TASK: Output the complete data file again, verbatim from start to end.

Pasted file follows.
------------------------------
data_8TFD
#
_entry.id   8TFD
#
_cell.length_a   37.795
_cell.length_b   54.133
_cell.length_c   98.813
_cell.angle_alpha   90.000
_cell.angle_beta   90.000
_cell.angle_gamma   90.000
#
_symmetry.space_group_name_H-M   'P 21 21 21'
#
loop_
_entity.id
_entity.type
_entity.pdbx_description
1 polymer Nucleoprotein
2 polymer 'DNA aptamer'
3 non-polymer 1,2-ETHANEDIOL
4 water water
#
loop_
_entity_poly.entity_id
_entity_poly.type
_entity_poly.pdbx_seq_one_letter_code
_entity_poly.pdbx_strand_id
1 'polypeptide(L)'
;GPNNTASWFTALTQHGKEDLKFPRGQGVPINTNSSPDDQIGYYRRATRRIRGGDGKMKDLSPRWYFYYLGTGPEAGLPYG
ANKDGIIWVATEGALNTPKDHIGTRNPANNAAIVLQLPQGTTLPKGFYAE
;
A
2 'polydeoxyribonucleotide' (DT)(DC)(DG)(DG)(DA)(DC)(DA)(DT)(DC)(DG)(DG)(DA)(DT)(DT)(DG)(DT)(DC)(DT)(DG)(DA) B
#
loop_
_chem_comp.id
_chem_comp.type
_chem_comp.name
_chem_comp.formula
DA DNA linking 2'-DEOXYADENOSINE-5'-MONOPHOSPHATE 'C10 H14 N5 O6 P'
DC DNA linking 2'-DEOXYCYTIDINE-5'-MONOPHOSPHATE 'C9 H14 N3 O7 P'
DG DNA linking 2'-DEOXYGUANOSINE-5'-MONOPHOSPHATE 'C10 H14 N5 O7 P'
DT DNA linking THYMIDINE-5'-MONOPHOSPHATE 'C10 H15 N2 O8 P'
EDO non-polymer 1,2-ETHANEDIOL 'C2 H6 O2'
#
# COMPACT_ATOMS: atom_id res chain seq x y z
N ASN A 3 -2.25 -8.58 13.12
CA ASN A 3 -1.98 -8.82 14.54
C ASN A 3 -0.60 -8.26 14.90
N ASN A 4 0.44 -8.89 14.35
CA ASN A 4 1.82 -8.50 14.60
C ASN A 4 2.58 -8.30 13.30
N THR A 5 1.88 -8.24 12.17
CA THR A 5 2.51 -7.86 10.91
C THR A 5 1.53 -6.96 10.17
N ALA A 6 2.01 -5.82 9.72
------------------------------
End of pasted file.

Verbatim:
data_8TFD
#
_entry.id   8TFD
#
_cell.length_a   37.795
_cell.length_b   54.133
_cell.length_c   98.813
_cell.angle_alpha   90.000
_cell.angle_beta   90.000
_cell.angle_gamma   90.000
#
_symmetry.space_group_name_H-M   'P 21 21 21'
#
loop_
_entity.id
_entity.type
_entity.pdbx_description
1 polymer Nucleoprotein
2 polymer 'DNA aptamer'
3 non-polymer 1,2-ETHANEDIOL
4 water water
#
loop_
_entity_poly.entity_id
_entity_poly.type
_entity_poly.pdbx_seq_one_letter_code
_entity_poly.pdbx_strand_id
1 'polypeptide(L)'
;GPNNTASWFTALTQHGKEDLKFPRGQGVPINTNSSPDDQIGYYRRATRRIRGGDGKMKDLSPRWYFYYLGTGPEAGLPYG
ANKDGIIWVATEGALNTPKDHIGTRNPANNAAIVLQLPQGTTLPKGFYAE
;
A
2 'polydeoxyribonucleotide' (DT)(DC)(DG)(DG)(DA)(DC)(DA)(DT)(DC)(DG)(DG)(DA)(DT)(DT)(DG)(DT)(DC)(DT)(DG)(DA) B
#
loop_
_chem_comp.id
_chem_comp.type
_chem_comp.name
_chem_comp.formula
DA DNA linking 2'-DEOXYADENOSINE-5'-MONOPHOSPHATE 'C10 H14 N5 O6 P'
DC DNA linking 2'-DEOXYCYTIDINE-5'-MONOPHOSPHATE 'C9 H14 N3 O7 P'
DG DNA linking 2'-DEOXYGUANOSINE-5'-MONOPHOSPHATE 'C10 H14 N5 O7 P'
DT DNA linking THYMIDINE-5'-MONOPHOSPHATE 'C10 H15 N2 O8 P'
EDO non-polymer 1,2-ETHANEDIOL 'C2 H6 O2'
#
# COMPACT_ATOMS: atom_id res chain seq x y z
N ASN A 3 -2.25 -8.58 13.12
CA ASN A 3 -1.98 -8.82 14.54
C ASN A 3 -0.60 -8.26 14.90
N ASN A 4 0.44 -8.89 14.35
CA ASN A 4 1.82 -8.50 14.60
C ASN A 4 2.58 -8.30 13.30
N THR A 5 1.88 -8.24 12.17
CA THR A 5 2.51 -7.86 10.91
C THR A 5 1.53 -6.96 10.17
N ALA A 6 2.01 -5.82 9.72